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Appall your grandchildren!
It's the price of progress
I eat meat. More chicken than beef or pork, and not every day. I don’t feel guilty about it, exactly, but I do know that sentient beings die to satisfy my taste buds, and I tend to avoid exposés about the conditions under which they are killed. I realize that substituting soy or other legumes for meat would be easier on the planet, reducing water demands and carbon-dioxide emissions. Occasionally I’ve cut out the meat, but I could tell my body wanted what it was missing. So I reasoned that it wasn’t my fault that humans evolved eating meat, and I went back to enjoying my roast chicken and barbecued brisket.
I suspect that one day my grandchildren or great-children will wonder how I could do such a thing. In fact I hope this comes to pass. Because it will mean, I think, that food technologists will have figured out how to make meat in laboratories that is indistinguishable from meat from slaughtered chickens and cows. And in that new day, the moral and some of the ecological side-effects of meat-eating will have disappeared. “You tore apart dead animals with your teeth?!” my descendants will say, while eating lab-produced hamburgers.
This is how moral progress has historically come. Life on earth involves tradeoffs; what is good for one species or group is bad for another. To live, we humans have to kill; even vegans kill plants. At certain times and places, humans have killed other humans to eat. As a species, we’ve decided that cannibalism is no longer necessary, and we’ve dropped the practice.
Human sacrifice, sometimes connected with cannibalism, was common in many cultures, which believed that the gods had to be propitiated lest they loose famine and disease upon the earth. Quite likely, some of those involved in the sacrificial rites, if only as observers, had moral qualms, thinking they wouldn’t want to be the ones having their beating hearts cut out of their chests. But the practice seemed necessary, and so they looked away and kept quiet.
In time human sacrifice fell out of favor. New thinking caused people to find other explanations for famine and disease. As the perceived necessity of human sacrifice diminished, the evil of the practice grew more glaring, and it was abandoned.
There’s not much evidence that the members of the post-sacrifice cultures were more moral as individuals than their forebears. They probably weren’t more honest with friends or kinder to their children. But it’s not unreasonable to say that their cultures had grown more moral by the collective decision to quit the ritual killings.
Something similar can be said about other practices once common but now forbidden. Infanticide of girls routinely happened in cultures that favored sons. Nomadic societies often abandoned their elderly. Slavery was ubiquitous and unashamed for millennia. We’ve dropped these practices - or consigned them to shadowy corners of societies - not because we’ve grown more moral as individuals, but because our cultures have found alternative responses to the needs they addressed.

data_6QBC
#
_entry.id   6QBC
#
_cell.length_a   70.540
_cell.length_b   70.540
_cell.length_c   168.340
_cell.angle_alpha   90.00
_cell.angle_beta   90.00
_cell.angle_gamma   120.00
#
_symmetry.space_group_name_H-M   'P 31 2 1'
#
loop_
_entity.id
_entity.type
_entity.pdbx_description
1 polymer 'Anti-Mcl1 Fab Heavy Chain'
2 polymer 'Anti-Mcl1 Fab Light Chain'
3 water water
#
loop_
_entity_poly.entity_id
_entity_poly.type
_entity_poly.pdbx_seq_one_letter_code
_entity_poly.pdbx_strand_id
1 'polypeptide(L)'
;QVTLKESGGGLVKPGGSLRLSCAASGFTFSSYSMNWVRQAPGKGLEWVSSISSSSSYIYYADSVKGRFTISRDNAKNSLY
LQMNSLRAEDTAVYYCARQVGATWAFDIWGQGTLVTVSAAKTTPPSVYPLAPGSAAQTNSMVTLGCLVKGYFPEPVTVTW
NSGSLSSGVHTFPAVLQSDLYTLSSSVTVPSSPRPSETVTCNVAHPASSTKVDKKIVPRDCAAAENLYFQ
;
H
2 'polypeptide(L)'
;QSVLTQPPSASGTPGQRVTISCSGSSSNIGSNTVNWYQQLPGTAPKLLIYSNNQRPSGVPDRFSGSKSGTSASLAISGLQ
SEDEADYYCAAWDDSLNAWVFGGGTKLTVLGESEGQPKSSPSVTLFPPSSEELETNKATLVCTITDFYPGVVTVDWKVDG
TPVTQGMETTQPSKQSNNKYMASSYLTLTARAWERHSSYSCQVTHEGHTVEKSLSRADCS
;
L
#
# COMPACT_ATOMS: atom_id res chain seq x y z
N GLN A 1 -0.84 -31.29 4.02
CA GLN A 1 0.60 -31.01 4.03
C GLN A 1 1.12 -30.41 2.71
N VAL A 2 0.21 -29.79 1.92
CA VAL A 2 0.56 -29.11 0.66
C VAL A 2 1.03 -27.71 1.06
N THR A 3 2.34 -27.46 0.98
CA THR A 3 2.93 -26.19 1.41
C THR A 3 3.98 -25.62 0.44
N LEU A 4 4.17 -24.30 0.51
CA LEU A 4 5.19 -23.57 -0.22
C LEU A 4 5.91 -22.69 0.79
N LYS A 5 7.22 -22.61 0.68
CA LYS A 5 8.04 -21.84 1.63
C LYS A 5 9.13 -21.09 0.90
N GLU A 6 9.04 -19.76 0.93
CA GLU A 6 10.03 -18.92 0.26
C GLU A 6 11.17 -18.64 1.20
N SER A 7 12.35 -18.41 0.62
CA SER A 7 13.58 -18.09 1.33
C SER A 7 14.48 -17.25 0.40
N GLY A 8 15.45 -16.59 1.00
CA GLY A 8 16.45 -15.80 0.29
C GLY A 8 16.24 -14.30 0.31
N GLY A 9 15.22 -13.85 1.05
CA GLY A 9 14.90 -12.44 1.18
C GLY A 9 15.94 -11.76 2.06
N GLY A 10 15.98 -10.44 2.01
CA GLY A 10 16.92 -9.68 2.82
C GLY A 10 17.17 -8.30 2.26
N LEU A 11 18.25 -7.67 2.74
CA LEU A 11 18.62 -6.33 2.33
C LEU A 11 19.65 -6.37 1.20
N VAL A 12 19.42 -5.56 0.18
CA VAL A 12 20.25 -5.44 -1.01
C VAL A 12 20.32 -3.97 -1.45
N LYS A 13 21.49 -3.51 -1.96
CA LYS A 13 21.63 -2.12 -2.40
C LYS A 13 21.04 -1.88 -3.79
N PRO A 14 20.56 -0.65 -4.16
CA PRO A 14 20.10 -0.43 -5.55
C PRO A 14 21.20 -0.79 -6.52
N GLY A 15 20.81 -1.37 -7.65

We moderns don’t sacrifice humans for ritual purposes, but we still kill in large numbers, with the approval of our cultures. We call the practice war. Almost every culture known to anthropology has treated war as necessary, at least at times, and nearly all still do. Historically, many cultures have glorified war, making heroes and chieftains of their warriors. These days cultures tend to treat war as a necessary evil, even if they continue to celebrate their war heroes.
Will war go the way of human sacrifice? Will countries figure out how to resolve their differences without resort to arms? There is some evidence that this change is already taking place. The annual number of deaths in battle per million people in the world has gone down dramatically since the mid-twentieth century. But the early twentieth century looked pretty peaceful, too, and then came the two deadliest wars ever.
If our children or grandchildren do find alternatives to war, they will have accomplished perhaps the greatest overall good in human history. Countless millions will live full lives who would have died prematurely. Energy and resources that would have been devoted to destruction will be made available for construction.
Those future generations likely will look on their ancestors - us - as benighted, corrupt or downright evil, for treating war as acceptable. They will shudder when they think of us in that regard.
Speaking for myself - and for their good, if not that of my posthumous reputation - I say: Let the censure come!